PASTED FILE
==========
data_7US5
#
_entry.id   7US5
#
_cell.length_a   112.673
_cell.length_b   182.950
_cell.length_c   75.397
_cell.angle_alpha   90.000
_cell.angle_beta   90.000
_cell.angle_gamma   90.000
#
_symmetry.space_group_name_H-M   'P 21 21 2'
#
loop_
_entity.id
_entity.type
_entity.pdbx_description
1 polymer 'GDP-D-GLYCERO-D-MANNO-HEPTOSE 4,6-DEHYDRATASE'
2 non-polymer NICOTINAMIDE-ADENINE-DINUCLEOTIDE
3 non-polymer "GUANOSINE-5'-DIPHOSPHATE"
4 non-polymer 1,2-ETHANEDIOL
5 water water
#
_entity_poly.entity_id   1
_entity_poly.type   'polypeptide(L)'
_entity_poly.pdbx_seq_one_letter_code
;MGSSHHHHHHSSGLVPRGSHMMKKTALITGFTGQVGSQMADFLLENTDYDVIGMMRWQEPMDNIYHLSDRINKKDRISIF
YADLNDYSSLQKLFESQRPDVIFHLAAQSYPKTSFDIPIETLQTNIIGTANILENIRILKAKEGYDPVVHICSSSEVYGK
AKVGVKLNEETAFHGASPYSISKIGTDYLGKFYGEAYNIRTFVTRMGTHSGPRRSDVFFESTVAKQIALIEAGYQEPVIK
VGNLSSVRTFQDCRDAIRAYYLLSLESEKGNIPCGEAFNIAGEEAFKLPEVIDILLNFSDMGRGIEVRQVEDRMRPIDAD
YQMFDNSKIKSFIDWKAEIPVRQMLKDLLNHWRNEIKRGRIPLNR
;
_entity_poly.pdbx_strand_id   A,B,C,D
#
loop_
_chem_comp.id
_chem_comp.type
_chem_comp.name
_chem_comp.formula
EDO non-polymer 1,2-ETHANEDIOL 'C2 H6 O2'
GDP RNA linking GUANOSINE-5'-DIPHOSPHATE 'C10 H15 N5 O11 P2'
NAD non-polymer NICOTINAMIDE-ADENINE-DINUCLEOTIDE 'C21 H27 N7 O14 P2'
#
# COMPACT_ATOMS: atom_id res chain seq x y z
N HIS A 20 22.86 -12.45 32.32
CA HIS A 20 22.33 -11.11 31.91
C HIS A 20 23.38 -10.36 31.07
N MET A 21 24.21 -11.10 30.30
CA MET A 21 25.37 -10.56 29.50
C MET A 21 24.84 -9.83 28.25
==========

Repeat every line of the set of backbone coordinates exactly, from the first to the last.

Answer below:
data_7US5
#
_entry.id   7US5
#
_cell.length_a   112.673
_cell.length_b   182.950
_cell.length_c   75.397
_cell.angle_alpha   90.000
_cell.angle_beta   90.000
_cell.angle_gamma   90.000
#
_symmetry.space_group_name_H-M   'P 21 21 2'
#
loop_
_entity.id
_entity.type
_entity.pdbx_description
1 polymer 'GDP-D-GLYCERO-D-MANNO-HEPTOSE 4,6-DEHYDRATASE'
2 non-polymer NICOTINAMIDE-ADENINE-DINUCLEOTIDE
3 non-polymer "GUANOSINE-5'-DIPHOSPHATE"
4 non-polymer 1,2-ETHANEDIOL
5 water water
#
_entity_poly.entity_id   1
_entity_poly.type   'polypeptide(L)'
_entity_poly.pdbx_seq_one_letter_code
;MGSSHHHHHHSSGLVPRGSHMMKKTALITGFTGQVGSQMADFLLENTDYDVIGMMRWQEPMDNIYHLSDRINKKDRISIF
YADLNDYSSLQKLFESQRPDVIFHLAAQSYPKTSFDIPIETLQTNIIGTANILENIRILKAKEGYDPVVHICSSSEVYGK
AKVGVKLNEETAFHGASPYSISKIGTDYLGKFYGEAYNIRTFVTRMGTHSGPRRSDVFFESTVAKQIALIEAGYQEPVIK
VGNLSSVRTFQDCRDAIRAYYLLSLESEKGNIPCGEAFNIAGEEAFKLPEVIDILLNFSDMGRGIEVRQVEDRMRPIDAD
YQMFDNSKIKSFIDWKAEIPVRQMLKDLLNHWRNEIKRGRIPLNR
;
_entity_poly.pdbx_strand_id   A,B,C,D
#
loop_
_chem_comp.id
_chem_comp.type
_chem_comp.name
_chem_comp.formula
EDO non-polymer 1,2-ETHANEDIOL 'C2 H6 O2'
GDP RNA linking GUANOSINE-5'-DIPHOSPHATE 'C10 H15 N5 O11 P2'
NAD non-polymer NICOTINAMIDE-ADENINE-DINUCLEOTIDE 'C21 H27 N7 O14 P2'
#
# COMPACT_ATOMS: atom_id res chain seq x y z
N HIS A 20 22.86 -12.45 32.32
CA HIS A 20 22.33 -11.11 31.91
C HIS A 20 23.38 -10.36 31.07
N MET A 21 24.21 -11.10 30.30
CA MET A 21 25.37 -10.56 29.50
C MET A 21 24.84 -9.83 28.25